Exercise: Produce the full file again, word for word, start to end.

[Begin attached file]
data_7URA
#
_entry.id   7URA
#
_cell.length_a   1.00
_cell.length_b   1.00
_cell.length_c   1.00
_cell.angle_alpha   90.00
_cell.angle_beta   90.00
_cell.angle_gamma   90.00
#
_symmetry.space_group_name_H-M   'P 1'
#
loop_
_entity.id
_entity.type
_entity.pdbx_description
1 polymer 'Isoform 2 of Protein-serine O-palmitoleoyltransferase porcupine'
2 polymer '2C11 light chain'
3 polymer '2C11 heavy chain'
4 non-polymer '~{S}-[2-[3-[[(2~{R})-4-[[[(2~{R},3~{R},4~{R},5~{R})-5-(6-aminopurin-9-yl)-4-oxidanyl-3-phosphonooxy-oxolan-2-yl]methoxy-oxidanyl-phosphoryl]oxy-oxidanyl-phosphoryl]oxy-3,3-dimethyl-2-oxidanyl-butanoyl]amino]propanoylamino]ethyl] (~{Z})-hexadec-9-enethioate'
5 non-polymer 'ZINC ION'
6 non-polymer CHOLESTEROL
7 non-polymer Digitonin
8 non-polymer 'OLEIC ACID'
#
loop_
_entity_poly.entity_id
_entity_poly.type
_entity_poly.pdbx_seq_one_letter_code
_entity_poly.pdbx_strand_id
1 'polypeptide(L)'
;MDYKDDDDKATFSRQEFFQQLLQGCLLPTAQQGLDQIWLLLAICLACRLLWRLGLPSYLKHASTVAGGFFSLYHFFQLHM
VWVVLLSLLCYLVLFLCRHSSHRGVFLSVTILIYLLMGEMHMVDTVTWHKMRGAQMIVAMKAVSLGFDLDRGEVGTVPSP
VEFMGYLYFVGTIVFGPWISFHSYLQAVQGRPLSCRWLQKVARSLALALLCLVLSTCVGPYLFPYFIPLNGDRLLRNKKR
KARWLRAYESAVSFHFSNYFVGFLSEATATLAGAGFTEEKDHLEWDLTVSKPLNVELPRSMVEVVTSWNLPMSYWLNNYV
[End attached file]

data_7URA
#
_entry.id   7URA
#
_cell.length_a   1.00
_cell.length_b   1.00
_cell.length_c   1.00
_cell.angle_alpha   90.00
_cell.angle_beta   90.00
_cell.angle_gamma   90.00
#
_symmetry.space_group_name_H-M   'P 1'
#
loop_
_entity.id
_entity.type
_entity.pdbx_description
1 polymer 'Isoform 2 of Protein-serine O-palmitoleoyltransferase porcupine'
2 polymer '2C11 light chain'
3 polymer '2C11 heavy chain'
4 non-polymer '~{S}-[2-[3-[[(2~{R})-4-[[[(2~{R},3~{R},4~{R},5~{R})-5-(6-aminopurin-9-yl)-4-oxidanyl-3-phosphonooxy-oxolan-2-yl]methoxy-oxidanyl-phosphoryl]oxy-oxidanyl-phosphoryl]oxy-3,3-dimethyl-2-oxidanyl-butanoyl]amino]propanoylamino]ethyl] (~{Z})-hexadec-9-enethioate'
5 non-polymer 'ZINC ION'
6 non-polymer CHOLESTEROL
7 non-polymer Digitonin
8 non-polymer 'OLEIC ACID'
#
loop_
_entity_poly.entity_id
_entity_poly.type
_entity_poly.pdbx_seq_one_letter_code
_entity_poly.pdbx_strand_id
1 'polypeptide(L)'
;MDYKDDDDKATFSRQEFFQQLLQGCLLPTAQQGLDQIWLLLAICLACRLLWRLGLPSYLKHASTVAGGFFSLYHFFQLHM
VWVVLLSLLCYLVLFLCRHSSHRGVFLSVTILIYLLMGEMHMVDTVTWHKMRGAQMIVAMKAVSLGFDLDRGEVGTVPSP
VEFMGYLYFVGTIVFGPWISFHSYLQAVQGRPLSCRWLQKVARSLALALLCLVLSTCVGPYLFPYFIPLNGDRLLRNKKR
KARWLRAYESAVSFHFSNYFVGFLSEATATLAGAGFTEEKDHLEWDLTVSKPLNVELPRSMVEVVTSWNLPMSYWLNNYV